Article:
“If men were angels, no government would be necessary. If angels were to govern men, neither external nor internal controls on government would be necessary. In framing a government which is to be administered by men over men, the great difficulty lies in this: you must first enable the government to control the governed; and in the next place oblige it to control itself. A dependence on the people is, no doubt, the primary control on the government; but experience has taught mankind the necessity of auxiliary precautions.”
I've often thought this was too simplistic, because it doesn't examine the flip side. If men were devils, then no government would be possible, and if devils were to govern men, no controls would be sufficient. Obviously, people are flawed, and one of their most well known weaknesses is the lust for power. Everybody wants to rule the world. The question then becomes one of alternatives. Which is better, a system of systematized, centralized power, where the truly evil can rise to the top, or a social system of decentralization and distributed power, where the evil can only hurt those around them?
Here's Robert Higgs of the Independent Institute stating it better, in a beautiful and radical essay: The State Threatens Mankind
Every time you speed, jaywalk, shop a garage sale, or smoke pot, you are engaging in Anarchy. You are deciding for yourself how to behave, regardless of the government's opinion or the legal status of the activity. How hard is it to believe we could all live our lives this way? How do they get away with taxing us to enforce rules we all break?
Government begins by enforcing the rules society has already created, but ends up taking your life and property for its own ends. It exists only as long as enough people choose to follow its rules.
Detroit's recent bankruptcy announcement, (Finally. Seriously, who didn't see that coming?) the high profile bankruptcies of Jefferson County, Alabama, Vallejo and Stockton in California, and the long list of cities with majorly distressed balance sheets has me wondering: why can't we just buy freedom? Why can't we, the supporters of the free market, constantly explaining the virtues of a free society, since in addition to being morally superior, it also creates greater wealth and prosperity, why can't we get enough purchasing power together to buy ourselves out of slavery? This should in no way denigrate movements like the Free State Project, but why spend years and constant frustration ekeing out small electoral victories towards freedom? Could we, instead of blistering our fingers pressing the button, cramp our hands writing the check?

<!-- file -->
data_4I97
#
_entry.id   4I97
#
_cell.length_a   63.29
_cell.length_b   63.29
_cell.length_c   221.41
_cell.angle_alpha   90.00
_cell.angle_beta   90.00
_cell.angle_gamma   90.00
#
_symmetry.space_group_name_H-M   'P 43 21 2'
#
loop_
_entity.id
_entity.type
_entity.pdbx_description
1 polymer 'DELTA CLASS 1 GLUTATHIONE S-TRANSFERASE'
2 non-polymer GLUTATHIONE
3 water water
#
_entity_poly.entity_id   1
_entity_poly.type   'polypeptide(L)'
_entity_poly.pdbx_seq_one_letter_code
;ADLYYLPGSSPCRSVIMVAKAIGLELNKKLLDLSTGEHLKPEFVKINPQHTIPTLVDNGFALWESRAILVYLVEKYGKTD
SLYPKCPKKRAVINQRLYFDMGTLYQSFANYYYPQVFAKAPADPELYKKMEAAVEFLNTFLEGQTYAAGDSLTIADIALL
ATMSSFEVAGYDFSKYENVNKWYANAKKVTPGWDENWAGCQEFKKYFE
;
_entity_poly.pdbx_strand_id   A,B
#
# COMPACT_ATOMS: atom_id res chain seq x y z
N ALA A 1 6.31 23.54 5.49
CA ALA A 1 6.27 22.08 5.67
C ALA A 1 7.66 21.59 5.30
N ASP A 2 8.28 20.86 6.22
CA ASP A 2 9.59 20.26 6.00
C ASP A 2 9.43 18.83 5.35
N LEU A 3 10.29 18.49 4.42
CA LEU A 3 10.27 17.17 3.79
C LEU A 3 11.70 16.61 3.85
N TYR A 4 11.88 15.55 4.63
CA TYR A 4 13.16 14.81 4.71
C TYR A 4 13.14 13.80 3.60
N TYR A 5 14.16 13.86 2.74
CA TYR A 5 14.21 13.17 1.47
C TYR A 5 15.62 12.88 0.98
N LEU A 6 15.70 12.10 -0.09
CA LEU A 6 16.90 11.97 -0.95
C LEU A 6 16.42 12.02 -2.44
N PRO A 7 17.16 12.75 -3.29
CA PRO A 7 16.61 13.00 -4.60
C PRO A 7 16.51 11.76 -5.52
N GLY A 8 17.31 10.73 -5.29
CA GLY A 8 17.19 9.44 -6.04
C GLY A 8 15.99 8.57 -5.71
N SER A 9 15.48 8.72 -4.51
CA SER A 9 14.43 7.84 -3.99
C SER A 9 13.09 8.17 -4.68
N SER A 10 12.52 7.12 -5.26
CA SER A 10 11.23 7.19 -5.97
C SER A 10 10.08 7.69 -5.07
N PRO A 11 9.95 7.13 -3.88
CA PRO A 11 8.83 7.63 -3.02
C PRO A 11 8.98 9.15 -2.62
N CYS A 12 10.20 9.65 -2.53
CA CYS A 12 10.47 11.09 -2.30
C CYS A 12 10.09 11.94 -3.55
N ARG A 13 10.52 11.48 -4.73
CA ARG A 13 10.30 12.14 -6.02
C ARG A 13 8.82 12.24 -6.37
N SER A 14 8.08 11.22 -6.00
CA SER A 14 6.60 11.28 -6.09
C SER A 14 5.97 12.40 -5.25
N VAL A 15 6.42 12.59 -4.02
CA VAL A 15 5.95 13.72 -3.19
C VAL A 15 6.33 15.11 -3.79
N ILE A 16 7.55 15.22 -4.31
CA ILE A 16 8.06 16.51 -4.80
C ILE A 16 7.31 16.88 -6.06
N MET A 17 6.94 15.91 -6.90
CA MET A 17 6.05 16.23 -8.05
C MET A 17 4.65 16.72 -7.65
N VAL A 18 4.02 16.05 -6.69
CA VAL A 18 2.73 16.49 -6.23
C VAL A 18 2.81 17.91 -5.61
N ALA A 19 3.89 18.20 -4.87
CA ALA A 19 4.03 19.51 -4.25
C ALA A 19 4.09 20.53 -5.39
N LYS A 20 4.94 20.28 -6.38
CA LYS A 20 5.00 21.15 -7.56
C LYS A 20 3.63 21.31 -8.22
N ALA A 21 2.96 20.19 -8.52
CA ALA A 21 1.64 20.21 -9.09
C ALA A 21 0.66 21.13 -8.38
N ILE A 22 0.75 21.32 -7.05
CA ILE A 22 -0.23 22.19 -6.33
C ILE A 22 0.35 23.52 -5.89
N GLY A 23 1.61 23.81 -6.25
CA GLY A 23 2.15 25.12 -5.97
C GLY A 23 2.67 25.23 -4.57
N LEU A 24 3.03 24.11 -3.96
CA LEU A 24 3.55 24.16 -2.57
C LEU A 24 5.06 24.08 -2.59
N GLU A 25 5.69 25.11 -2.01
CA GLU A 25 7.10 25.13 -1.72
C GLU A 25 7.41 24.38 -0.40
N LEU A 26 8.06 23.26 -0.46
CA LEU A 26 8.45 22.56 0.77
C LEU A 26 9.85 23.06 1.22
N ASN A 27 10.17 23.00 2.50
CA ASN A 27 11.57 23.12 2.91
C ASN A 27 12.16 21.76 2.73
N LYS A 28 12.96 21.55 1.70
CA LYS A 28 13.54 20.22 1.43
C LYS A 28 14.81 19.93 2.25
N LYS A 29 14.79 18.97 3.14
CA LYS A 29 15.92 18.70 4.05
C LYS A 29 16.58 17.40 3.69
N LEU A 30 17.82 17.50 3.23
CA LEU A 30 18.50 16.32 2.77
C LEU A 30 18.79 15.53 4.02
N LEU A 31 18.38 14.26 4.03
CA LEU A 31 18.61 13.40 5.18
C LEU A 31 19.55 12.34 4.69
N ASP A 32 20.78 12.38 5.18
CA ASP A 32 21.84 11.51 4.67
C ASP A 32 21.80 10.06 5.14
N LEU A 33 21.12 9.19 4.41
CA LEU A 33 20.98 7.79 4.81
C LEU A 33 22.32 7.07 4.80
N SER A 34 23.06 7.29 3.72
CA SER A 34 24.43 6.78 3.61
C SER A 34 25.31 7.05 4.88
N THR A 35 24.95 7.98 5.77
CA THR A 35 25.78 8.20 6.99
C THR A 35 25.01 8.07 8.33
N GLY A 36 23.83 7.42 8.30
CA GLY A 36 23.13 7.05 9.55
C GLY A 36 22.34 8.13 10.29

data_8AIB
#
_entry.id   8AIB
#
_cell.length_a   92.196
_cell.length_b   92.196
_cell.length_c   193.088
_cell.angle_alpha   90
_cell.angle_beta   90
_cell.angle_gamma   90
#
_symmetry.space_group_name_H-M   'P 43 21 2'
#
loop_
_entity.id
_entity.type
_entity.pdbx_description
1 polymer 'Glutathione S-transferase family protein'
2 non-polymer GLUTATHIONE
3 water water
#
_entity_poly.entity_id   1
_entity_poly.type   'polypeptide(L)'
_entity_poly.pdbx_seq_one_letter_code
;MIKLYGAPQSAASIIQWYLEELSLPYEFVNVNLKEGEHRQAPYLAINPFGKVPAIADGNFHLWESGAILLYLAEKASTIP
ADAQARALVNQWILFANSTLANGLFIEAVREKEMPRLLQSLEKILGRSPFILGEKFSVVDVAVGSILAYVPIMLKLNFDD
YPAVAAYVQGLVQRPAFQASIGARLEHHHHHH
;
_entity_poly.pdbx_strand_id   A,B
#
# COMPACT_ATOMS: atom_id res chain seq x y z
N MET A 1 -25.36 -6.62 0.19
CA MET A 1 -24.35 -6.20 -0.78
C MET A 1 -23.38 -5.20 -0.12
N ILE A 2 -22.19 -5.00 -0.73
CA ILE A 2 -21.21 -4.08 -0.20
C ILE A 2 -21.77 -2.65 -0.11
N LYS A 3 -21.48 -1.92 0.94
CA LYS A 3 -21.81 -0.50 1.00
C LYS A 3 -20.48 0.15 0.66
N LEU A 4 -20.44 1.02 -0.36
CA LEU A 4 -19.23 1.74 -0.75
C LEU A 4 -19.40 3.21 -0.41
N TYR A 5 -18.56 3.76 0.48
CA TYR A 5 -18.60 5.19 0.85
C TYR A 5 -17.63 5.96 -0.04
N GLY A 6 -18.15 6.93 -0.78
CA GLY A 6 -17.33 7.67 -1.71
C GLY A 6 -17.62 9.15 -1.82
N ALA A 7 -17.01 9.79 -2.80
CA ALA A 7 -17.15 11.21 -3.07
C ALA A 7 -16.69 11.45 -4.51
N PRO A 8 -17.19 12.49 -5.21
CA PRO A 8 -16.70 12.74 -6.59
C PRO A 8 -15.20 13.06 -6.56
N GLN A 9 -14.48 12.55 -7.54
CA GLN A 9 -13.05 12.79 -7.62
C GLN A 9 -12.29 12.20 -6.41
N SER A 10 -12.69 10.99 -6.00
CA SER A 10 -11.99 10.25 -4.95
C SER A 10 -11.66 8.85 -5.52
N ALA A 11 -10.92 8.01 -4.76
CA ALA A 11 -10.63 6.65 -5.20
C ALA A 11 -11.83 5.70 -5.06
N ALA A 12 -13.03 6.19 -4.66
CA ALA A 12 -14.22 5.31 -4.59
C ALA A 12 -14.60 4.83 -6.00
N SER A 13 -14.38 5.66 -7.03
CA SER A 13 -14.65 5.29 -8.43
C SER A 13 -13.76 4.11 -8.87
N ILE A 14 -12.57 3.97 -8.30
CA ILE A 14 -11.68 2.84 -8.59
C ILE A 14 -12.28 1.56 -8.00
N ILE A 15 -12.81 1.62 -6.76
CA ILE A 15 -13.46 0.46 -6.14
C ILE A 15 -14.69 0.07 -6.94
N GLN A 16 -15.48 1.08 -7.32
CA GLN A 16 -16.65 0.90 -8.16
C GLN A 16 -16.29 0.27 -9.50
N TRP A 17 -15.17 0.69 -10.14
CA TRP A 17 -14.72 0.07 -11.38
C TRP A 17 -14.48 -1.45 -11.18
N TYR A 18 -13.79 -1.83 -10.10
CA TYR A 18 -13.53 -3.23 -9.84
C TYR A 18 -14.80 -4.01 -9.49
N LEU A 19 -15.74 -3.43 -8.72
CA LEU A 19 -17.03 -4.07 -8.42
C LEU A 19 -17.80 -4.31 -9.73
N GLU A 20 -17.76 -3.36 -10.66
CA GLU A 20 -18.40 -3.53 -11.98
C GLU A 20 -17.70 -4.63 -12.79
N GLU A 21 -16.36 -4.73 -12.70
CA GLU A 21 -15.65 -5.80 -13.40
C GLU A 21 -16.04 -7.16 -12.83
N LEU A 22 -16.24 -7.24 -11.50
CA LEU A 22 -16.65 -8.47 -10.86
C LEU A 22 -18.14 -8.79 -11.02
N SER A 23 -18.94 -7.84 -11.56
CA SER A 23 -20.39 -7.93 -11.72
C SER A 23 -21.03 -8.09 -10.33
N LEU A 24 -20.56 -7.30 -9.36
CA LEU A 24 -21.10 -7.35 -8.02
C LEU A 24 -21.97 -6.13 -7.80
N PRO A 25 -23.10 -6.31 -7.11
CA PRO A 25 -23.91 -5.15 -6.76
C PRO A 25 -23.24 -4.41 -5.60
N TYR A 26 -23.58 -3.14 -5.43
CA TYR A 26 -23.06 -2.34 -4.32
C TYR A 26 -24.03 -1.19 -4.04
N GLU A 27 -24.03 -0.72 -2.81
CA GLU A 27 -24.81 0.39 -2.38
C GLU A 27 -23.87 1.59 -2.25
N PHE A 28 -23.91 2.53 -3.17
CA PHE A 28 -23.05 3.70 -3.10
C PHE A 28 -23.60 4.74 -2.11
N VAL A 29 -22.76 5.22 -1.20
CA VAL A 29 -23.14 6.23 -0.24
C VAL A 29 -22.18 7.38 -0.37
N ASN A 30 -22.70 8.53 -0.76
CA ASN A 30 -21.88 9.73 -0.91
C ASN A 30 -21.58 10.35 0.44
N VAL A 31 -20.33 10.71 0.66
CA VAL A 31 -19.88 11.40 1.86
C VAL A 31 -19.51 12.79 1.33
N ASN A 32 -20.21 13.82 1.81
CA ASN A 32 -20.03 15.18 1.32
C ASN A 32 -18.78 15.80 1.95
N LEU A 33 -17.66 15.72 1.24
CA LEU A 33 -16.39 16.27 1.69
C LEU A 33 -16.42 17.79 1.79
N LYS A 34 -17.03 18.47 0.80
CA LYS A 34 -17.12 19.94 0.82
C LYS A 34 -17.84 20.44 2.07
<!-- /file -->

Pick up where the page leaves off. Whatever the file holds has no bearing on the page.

What if we, the lovers of liberty, found a suitable municipality, fresh from declaring bankruptcy or nearing the brink, and made them an offer they couldn't refuse? What if we walked into a meeting of the city council with a suitcase full of cash and offered to solve their budget problem, on the condition that we be exempt from all zoning restrictions and development limitations? What if we declared that no city services would be needed or accepted? What if we bought off, err...lobbied the state to just leave us alone?
I know this is hopelessly idealistic, but what if they agreed?
This may make you angry, or raise cries of "too soon!", but it is so critically important to be aware, especially when the emotions are still raw...
There is a well-known reflexive response after a governmental failure to give the government more power to "keep us safe". Remember the Patriot Act and the Iraq war? Obama has already shown himself to be just as bad as GWB on civil liberties and war, and this will only ratchet up the intensity, moving us one step further down the road to a total police state.
I know this will sound paranoid to some, but look at history and tell me I'm wrong. They are not fighting for your freedom, they are taking it.
Having recently come out as an Anarchist to the world via Google+ and Facebook, and hopefully shocked at least a few, (because, let's face it, isn't attention the main reason to do anything on facebook?) it's probably opportune to put some people's minds slightly at ease, and describe some "normal" things I support.
- Police: I love order. Nothing pleases me more than being able to go about my day without the threat of assault, and to be reasonably confident that my stuff will still be in my apartment when I come home. I pay a bit of attention to world events, and the day-to-day ugliness of some parts of the world is truly scary.